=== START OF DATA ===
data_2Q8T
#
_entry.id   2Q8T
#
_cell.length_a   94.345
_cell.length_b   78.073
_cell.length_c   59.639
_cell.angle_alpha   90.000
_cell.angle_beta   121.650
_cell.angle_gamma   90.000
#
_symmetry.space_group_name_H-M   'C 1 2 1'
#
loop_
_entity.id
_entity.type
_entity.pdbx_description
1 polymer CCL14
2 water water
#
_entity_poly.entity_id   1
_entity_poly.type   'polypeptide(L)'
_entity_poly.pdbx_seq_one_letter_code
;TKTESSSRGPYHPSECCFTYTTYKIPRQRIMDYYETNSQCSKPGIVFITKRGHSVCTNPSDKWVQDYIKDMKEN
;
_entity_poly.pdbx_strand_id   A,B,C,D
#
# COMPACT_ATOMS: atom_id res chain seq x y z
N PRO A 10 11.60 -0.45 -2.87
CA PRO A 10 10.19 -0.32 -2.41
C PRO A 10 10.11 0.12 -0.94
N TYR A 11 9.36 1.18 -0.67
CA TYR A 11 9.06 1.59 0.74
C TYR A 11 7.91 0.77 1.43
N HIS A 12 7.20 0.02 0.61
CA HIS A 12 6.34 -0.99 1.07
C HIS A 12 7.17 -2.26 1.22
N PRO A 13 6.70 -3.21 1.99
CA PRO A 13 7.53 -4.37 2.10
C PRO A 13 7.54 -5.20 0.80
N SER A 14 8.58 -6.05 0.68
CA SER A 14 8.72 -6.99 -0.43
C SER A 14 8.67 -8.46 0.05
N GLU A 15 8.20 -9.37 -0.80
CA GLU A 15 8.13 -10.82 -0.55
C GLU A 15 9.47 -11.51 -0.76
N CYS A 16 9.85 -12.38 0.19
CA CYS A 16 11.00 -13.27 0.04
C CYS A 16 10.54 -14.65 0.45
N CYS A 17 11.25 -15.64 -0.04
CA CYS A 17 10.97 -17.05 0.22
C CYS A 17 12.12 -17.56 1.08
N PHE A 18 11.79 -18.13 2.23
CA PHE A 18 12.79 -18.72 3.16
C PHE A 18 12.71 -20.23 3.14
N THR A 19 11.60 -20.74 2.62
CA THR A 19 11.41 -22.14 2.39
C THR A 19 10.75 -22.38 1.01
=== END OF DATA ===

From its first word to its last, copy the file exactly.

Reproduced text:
data_2Q8T
#
_entry.id   2Q8T
#
_cell.length_a   94.345
_cell.length_b   78.073
_cell.length_c   59.639
_cell.angle_alpha   90.000
_cell.angle_beta   121.650
_cell.angle_gamma   90.000
#
_symmetry.space_group_name_H-M   'C 1 2 1'
#
loop_
_entity.id
_entity.type
_entity.pdbx_description
1 polymer CCL14
2 water water
#
_entity_poly.entity_id   1
_entity_poly.type   'polypeptide(L)'
_entity_poly.pdbx_seq_one_letter_code
;TKTESSSRGPYHPSECCFTYTTYKIPRQRIMDYYETNSQCSKPGIVFITKRGHSVCTNPSDKWVQDYIKDMKEN
;
_entity_poly.pdbx_strand_id   A,B,C,D
#
# COMPACT_ATOMS: atom_id res chain seq x y z
N PRO A 10 11.60 -0.45 -2.87
CA PRO A 10 10.19 -0.32 -2.41
C PRO A 10 10.11 0.12 -0.94
N TYR A 11 9.36 1.18 -0.67
CA TYR A 11 9.06 1.59 0.74
C TYR A 11 7.91 0.77 1.43
N HIS A 12 7.20 0.02 0.61
CA HIS A 12 6.34 -0.99 1.07
C HIS A 12 7.17 -2.26 1.22
N PRO A 13 6.70 -3.21 1.99
CA PRO A 13 7.53 -4.37 2.10
C PRO A 13 7.54 -5.20 0.80
N SER A 14 8.58 -6.05 0.68
CA SER A 14 8.72 -6.99 -0.43
C SER A 14 8.67 -8.46 0.05
N GLU A 15 8.20 -9.37 -0.80
CA GLU A 15 8.13 -10.82 -0.55
C GLU A 15 9.47 -11.51 -0.76
N CYS A 16 9.85 -12.38 0.19
CA CYS A 16 11.00 -13.27 0.04
C CYS A 16 10.54 -14.65 0.45
N CYS A 17 11.25 -15.64 -0.04
CA CYS A 17 10.97 -17.05 0.22
C CYS A 17 12.12 -17.56 1.08
N PHE A 18 11.79 -18.13 2.23
CA PHE A 18 12.79 -18.72 3.16
C PHE A 18 12.71 -20.23 3.14
N THR A 19 11.60 -20.74 2.62
CA THR A 19 11.41 -22.14 2.39
C THR A 19 10.75 -22.38 1.01